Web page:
Read the full story from the Agricultural Research Service.
Entomologists have developed a variety of tools to study insects.
They have flight mills where insects are tethered to a rotating arm, so they can monitor the insect’s flight speed and duration. They’ve developed specialized techniques for marking insects with proteins to track their movements, diets and feeding patterns. There are state-of-the-art video cameras and accompanying software for continuously monitoring insects, for weeks at a time, in laboratories. Researchers can attach electrical probes to insects to learn how they feed on plants and transmit diseases.
But how would an entomologist just starting out, or one who wants to broaden the scope of their research, know what tools are available? How would they know, for instance, what software to use to analyze video of a caged insect recorded over a two-week stretch so they could better understand the nuances of its behaviors and life cycle?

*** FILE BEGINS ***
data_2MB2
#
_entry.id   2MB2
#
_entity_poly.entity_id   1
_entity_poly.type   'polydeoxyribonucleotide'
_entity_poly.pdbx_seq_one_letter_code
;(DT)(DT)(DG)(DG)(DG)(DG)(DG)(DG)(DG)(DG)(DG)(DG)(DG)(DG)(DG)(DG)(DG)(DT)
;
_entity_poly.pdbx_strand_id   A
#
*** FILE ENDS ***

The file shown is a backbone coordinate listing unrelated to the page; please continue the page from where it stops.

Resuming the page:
The answers are covered in a special collection of review articles put together by five ARS entomologists this month in the Annals of the Entomological Society of America, the journal published by the ESA.